We recently completed the last day of our adoption education program. I’m feeling a little sad that it’s all over already. We were looking forward to it for so long and it all went so quickly! Our class became fast friends, and we already have plans to meet again in August for a potluck.
I remember in the first class how they emphasised that the training would not answer all our questions, but would simply be an orientation to make sure we are giving due consideration to the many variables that come into play when you are adopting a foster child. They weren’t kidding. We learned so much, but there is still a lot of self-education that lies ahead. I want to read more about fetal alcohol syndrome, learn more about what an Aboriginal cultural plan involves, techniques for building attachment and improving communication with kids that have learned not to trust adults to stick around.
In our last class, we talked about the remainder of the overall adoption process so we could have an idea of what lies ahead. Of course, there’s no way to offer estimated time lines since every situation is quite different, but they talked about the home study – which will take several months to complete – and how the social worker will be asking about what we have done to become more educated on some of the issues addressed in our training. We were told which social worker our case has been assigned to. That surprised me a bit; for some reason I thought our adoption coordinator would also do the home study.
This is where the real wait time begins. There is no rhyme or reason to how long a couple can wait at this point. You’ve done everything you can, and it’s just a matter of your social worker seeing if there is a child already in care that would benefit from being in your family. What I do like about the process is that the emphasis is always on finding the best home for the child – not finding a child for every home. But that also means that a seemingly “perfect” couple can end up waiting a long time.
When they think they have child who is a good match for our family, we’ll be presented with a proposal. They will give us time to look over the whole package, but apparently they usually have a good sense within a week as to whether or not it will be a good fit. That made me nervous – I can’t imagine making such an important decision so quickly! Fortunately, they clarified that if we need more time to get a medical professional to review the file, they are certainly understanding of the wait that can exist in booking those kinds of appointments.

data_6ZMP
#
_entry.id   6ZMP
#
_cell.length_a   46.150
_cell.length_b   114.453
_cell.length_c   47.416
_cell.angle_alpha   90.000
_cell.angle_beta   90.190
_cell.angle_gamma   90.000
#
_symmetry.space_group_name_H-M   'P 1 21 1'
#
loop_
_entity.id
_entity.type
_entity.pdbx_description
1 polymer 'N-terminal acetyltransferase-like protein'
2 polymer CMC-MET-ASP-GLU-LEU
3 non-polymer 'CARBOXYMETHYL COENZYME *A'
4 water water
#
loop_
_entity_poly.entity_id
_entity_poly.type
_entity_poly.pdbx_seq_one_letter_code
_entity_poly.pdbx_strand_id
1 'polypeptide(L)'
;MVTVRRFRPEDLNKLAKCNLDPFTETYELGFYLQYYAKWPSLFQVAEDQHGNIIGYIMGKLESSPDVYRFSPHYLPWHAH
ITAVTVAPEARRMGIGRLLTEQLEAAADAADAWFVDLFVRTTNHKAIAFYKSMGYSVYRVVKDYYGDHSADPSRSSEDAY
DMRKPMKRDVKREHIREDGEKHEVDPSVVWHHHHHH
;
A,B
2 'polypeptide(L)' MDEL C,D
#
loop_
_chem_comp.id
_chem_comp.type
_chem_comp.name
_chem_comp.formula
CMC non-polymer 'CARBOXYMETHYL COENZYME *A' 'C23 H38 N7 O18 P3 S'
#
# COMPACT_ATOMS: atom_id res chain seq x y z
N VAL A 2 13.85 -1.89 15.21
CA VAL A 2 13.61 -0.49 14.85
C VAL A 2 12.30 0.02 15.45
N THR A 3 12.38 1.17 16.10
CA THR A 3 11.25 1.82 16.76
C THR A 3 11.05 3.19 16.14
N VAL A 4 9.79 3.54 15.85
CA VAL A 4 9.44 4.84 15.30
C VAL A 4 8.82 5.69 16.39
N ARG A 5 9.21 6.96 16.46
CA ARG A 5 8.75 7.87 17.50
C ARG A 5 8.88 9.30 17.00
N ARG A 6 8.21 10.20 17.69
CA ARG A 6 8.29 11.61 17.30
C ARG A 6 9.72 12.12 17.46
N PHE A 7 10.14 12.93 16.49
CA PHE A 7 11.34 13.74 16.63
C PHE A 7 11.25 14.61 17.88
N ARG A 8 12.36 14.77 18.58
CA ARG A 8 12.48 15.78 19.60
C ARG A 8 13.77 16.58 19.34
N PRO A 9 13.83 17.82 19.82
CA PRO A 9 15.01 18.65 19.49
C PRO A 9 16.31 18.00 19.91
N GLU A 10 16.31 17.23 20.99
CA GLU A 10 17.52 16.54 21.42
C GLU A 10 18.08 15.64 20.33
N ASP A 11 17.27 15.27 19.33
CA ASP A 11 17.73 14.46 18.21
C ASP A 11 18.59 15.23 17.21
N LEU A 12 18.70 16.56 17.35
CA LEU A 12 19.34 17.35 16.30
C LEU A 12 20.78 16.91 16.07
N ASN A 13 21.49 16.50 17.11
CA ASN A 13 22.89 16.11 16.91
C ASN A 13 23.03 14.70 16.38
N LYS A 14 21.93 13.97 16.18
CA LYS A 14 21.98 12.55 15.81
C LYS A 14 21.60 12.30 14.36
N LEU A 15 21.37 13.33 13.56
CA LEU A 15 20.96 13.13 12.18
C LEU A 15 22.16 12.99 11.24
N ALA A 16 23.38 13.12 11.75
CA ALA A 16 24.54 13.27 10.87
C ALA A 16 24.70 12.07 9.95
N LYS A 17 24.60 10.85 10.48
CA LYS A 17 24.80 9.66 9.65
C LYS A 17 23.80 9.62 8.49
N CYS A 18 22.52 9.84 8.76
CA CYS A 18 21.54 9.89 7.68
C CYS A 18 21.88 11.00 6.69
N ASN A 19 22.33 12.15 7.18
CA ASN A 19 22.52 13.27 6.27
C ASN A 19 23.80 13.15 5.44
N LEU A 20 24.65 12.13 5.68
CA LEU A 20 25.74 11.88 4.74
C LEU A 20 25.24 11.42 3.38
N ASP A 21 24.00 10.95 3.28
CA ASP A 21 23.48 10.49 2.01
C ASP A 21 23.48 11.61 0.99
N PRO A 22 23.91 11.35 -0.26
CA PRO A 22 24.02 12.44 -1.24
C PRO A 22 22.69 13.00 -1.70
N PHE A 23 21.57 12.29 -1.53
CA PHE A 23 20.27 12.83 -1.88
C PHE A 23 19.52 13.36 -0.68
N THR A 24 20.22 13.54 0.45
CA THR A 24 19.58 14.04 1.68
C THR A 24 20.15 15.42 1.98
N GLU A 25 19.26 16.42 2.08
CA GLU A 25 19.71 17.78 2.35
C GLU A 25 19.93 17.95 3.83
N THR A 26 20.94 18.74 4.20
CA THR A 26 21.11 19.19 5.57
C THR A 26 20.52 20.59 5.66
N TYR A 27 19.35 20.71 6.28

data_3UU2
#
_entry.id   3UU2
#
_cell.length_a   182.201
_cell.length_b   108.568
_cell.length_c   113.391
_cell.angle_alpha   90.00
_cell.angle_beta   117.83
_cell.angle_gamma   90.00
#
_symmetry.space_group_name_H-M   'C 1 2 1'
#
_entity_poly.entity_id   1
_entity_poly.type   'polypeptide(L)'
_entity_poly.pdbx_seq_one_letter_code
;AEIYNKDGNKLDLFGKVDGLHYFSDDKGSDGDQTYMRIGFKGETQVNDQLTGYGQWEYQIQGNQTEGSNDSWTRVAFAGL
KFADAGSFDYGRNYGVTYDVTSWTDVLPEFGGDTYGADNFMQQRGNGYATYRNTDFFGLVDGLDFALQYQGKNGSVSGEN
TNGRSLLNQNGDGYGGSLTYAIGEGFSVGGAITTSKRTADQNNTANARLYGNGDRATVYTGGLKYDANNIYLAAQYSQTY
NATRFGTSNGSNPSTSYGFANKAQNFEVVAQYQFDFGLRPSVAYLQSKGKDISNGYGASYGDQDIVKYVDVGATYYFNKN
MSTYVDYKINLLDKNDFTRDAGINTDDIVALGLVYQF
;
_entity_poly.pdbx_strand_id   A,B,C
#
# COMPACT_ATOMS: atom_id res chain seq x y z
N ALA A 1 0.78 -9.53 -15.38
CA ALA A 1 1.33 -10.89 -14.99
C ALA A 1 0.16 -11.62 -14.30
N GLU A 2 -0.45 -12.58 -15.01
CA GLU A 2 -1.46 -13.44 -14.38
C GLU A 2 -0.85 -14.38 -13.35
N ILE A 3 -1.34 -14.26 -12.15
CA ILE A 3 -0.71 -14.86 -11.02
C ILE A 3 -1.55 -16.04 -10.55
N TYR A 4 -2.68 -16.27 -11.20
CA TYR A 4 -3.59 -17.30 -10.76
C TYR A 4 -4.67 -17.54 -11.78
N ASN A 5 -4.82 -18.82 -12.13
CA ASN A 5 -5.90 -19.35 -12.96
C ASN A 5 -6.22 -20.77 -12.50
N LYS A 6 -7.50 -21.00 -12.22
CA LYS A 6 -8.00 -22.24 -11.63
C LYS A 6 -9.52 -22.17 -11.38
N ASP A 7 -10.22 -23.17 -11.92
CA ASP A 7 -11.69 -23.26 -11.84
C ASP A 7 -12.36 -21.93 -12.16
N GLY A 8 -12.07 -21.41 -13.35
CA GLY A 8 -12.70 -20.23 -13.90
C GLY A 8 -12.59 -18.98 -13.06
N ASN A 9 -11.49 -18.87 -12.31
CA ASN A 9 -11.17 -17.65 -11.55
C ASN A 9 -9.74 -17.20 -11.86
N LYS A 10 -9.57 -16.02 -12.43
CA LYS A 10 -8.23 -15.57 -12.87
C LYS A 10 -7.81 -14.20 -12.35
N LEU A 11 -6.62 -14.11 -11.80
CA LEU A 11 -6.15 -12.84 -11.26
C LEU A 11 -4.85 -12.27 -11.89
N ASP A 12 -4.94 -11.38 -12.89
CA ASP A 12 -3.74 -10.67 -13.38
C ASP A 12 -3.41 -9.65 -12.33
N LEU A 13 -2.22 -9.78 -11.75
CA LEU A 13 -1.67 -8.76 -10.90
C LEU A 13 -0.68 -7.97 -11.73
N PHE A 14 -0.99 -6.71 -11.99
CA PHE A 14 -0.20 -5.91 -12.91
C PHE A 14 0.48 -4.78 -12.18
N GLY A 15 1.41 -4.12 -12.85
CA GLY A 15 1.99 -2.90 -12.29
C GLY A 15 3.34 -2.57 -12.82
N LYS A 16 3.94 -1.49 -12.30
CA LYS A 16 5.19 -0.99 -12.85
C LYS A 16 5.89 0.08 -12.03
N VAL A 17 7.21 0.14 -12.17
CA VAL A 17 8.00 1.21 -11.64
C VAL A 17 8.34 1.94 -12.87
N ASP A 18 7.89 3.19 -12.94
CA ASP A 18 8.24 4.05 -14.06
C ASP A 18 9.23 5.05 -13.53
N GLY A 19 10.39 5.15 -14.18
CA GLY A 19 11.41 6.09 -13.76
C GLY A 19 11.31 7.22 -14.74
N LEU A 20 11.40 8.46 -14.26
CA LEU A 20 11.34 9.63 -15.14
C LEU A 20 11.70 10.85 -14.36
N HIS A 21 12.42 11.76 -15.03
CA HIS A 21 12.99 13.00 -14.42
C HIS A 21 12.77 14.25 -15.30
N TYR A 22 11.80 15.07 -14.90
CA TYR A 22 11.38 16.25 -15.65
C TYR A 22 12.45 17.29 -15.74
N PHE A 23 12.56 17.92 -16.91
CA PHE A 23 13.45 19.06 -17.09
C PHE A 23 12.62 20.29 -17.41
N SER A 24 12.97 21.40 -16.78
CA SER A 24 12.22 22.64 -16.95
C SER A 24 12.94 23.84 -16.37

If you decide to accept the proposal, the next step is meeting the kids. The first meeting was likened to a first date...it’s a shorter meeting, usually coffee at the foster family’s house or something similar. Just a chance to meet each other and begin getting to know each other. If all goes well, there will be a transition period of several weeks, where visits increase in length, occurring on different days and at different times of the day, so you can become familiar with the child’s routines, habits and preferences.
If there are no red flags, this is the point where the child moves into your home – affectionately called the “Gotcha Day.” I love that! So cute! They also make sure to make it a meaningful transition for the child with a little ceremony and families will often celebrate Gotcha Days annually, just like a birthday.
Of course, this doesn’t mark the end of the process at all! In fact, it’s when the real work begins! This is where everything we have been learning and preparing for is put to work. They talked about what a transition looks like for most families: the period of testing, settling into new routines, moments of crisis, and acceptance of the new family structure. Apparently, adoptions that dissolve will usually do so in the first 18-24 months, so those first few years are critical and there are lots of resources for helping families work through it all.
Now, even though the AEP is over, that doesn’t mean I’ll suddenly become scarce around here. I will still keep you up to date on what Clark and I are reading and studying, and the other things we’re doing to help us prepare to become parents.
Waiting to Belong started as a movement to help the more than 30,000 kids in Canada who are waiting to be adopted. Our goal is to see as many waiting kids as possible be placed into loving, forever families. We work to shape realistic perceptions of adoption and to encourage the body of Christ to come alongside adoptive families in practical, loving ways.